US 4634478 A
There is provided a Ti-Mo alloy containing 0.2 to 3.0 wt % of molybdenum, with the balance being substantially titanium, characterized in that the amount of Fe in the impurities is not greater than 0.1% and the amount of O.sub.2 in the impurities is in the range that satisfies the following equation on the basis of the amount of Mo (%).
said titanium alloy being highly resistant to pitting corrosion in an environment where there are bromide ions and being superior in formability. Said alloy undergoes heating at a temperature higher than 700 cooling at a rate of 500 rendered malleable.
1. A Ti-Mo alloy consisting essentially of 0.2 to 3.0 wt % of molybdenum, with the balance being substantially titanium, characterized in that the amount of Fe in the impurities is not greater than 0.1% and the amount of O.sub.2 in the impurities is in the range that satisfies the following equation on the basis of the amount of Mo (%).
said titanium alloy having been heated at a temperature higher than 700 cooled at a rate of 500 obtained highly reistant to pitting corrosion in an environment where there are bromide ions and which is malleable and superior in formability.
1. Field of the Invention
The present invention relates to a Ti-Mo alloy which exhibits outstanding resistance to pitting corrosion in an environment of high temperature and high pressure where there are bromide ions. The Ti-Mo alloy has good formability which is indispensable for materials constituting the chemical machines and equipment.
2. Description of the Prior Art
Titanium is superior in corrosion resistance, particularly in an environment where there are halogen ions. Because of this property, titanium has come into general use as a material for the process equipment which is exposed to such an environment. Nowadays titanium and titanium alloys are very important materials which support the entire industry. There are not any other materials than them that can be used in a severe environment where even stainless steel as the commonest anti-corrosion material is useless.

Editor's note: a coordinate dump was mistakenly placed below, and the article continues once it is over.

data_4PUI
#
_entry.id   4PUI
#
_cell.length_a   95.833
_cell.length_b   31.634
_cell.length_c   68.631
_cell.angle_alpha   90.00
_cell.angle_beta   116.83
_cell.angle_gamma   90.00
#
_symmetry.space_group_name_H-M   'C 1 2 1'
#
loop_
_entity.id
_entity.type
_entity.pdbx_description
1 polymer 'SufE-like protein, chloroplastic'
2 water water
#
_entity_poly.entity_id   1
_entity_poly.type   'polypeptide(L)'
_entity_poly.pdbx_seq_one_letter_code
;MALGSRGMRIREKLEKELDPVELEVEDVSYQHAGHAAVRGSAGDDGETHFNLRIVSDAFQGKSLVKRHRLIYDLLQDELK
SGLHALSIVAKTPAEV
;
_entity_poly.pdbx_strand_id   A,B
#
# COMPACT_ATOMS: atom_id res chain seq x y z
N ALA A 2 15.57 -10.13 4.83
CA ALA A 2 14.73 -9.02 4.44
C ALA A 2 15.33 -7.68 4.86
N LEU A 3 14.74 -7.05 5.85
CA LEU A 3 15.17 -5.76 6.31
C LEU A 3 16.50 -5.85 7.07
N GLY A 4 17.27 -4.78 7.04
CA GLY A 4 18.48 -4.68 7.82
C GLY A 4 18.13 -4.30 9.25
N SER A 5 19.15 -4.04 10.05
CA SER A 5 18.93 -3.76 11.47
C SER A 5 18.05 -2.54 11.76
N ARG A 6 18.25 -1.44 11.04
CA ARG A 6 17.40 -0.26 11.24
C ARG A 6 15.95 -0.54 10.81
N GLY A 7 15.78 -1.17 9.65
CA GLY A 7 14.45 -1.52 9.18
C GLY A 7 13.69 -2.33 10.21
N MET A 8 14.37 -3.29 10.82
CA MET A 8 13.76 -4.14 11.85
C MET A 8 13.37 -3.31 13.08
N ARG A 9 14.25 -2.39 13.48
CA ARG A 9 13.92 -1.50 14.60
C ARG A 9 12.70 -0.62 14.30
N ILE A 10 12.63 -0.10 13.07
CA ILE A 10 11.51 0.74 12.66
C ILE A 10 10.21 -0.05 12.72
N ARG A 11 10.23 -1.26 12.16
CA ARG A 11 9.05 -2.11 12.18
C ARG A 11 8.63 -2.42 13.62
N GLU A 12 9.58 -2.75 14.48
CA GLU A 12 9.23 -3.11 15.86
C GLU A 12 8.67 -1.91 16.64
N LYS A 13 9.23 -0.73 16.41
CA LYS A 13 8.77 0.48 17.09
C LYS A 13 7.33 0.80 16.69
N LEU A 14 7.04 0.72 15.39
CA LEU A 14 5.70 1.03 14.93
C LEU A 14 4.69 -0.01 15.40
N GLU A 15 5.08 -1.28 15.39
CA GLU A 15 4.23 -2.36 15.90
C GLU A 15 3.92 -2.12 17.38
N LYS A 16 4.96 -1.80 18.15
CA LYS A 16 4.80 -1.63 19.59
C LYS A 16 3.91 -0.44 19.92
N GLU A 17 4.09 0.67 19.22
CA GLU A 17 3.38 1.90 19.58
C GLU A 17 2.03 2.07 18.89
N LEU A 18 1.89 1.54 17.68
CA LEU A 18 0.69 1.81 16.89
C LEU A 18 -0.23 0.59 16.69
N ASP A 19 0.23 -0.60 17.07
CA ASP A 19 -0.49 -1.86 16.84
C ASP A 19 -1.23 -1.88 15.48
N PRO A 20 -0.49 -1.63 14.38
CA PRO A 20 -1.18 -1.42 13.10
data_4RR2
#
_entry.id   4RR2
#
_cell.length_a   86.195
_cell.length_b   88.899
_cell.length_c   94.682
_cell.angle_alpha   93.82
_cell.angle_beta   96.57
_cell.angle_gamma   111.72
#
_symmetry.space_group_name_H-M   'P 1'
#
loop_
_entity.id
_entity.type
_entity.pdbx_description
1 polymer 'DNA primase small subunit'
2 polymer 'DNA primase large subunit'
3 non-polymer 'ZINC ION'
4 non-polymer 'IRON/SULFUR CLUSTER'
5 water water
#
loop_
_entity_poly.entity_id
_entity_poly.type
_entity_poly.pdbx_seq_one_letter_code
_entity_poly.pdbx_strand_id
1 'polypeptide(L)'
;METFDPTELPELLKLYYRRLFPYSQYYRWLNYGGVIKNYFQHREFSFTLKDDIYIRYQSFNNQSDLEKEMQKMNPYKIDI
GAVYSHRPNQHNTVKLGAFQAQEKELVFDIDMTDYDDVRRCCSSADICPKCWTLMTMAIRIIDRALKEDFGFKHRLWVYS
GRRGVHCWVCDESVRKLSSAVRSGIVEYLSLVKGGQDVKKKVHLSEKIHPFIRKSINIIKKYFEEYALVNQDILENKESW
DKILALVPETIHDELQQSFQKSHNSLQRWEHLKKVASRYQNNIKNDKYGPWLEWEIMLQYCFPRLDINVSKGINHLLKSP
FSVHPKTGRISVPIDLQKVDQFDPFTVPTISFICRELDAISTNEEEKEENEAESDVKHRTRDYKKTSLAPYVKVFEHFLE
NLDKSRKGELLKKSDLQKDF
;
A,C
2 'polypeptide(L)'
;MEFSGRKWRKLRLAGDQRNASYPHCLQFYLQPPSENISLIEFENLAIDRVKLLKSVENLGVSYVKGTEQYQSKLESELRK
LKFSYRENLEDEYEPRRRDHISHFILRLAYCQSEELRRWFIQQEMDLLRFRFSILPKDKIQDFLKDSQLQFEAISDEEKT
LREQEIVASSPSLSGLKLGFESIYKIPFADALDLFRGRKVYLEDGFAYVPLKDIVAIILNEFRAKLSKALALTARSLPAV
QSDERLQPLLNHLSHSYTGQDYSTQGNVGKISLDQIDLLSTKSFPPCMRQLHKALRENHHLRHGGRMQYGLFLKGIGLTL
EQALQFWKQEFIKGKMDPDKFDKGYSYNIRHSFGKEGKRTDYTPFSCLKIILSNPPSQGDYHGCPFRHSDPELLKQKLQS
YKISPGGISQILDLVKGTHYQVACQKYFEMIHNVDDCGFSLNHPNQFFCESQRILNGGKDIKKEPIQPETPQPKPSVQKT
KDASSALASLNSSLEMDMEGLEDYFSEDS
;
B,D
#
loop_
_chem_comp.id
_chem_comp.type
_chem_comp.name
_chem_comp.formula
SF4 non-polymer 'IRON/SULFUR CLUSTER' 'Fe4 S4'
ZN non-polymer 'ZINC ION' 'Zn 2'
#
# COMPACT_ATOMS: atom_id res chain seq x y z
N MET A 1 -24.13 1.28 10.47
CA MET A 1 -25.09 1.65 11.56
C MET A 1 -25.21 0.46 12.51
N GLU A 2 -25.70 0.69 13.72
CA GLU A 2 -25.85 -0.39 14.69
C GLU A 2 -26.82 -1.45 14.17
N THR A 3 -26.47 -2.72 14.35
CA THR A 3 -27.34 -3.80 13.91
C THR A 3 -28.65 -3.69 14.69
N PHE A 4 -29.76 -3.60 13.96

Nevertheless, the corrosion resistance of titanium is not always complete under any circumstances. It is often pointed out that titanium involves some problems in its corrosion resistance, due partly to the fact that titanium is used in environments under especially severe corrosive conditions.
What attracts more attention to the corrosion of titanium is localized corrosion that occurs and propagates locally rather than general corrosion that occurs all over the surface. What attracts special attention is crevice corrosion in an environment, particularly that of high temperature, where there are chloride ions. The next important problem is pitting corrosion in an environment where there are bromide ions. An example is the accident resulting from pitting corrosion in a high-temperature high-pressure reactor for the reaction catalyzed by a bromide.
Crevice corrosion occurs when a very narrow crevice is formed on the metal surface, whereas pitting corrosion does not necessarily require the presence of a crevice for its occurrence. Pitting corrosion occurs so locally that a penetrating hole may appear on the surface which is almost completely intact (say, more than 99%). Therefore, the occurrence of pitting corrosion is often overlooked, which leads to a sudden accident that takes place before an adequate measure is taken. It is fully recognized that it is very important to establish the means to prevent pitting corrosion. However, any means effective in preventing crevice corrosion cannot be used for the prevention of pitting corrosion because the two types of corrosion differ from each other in the mechanism of occurrence. Thus the development of a unique effective means is required.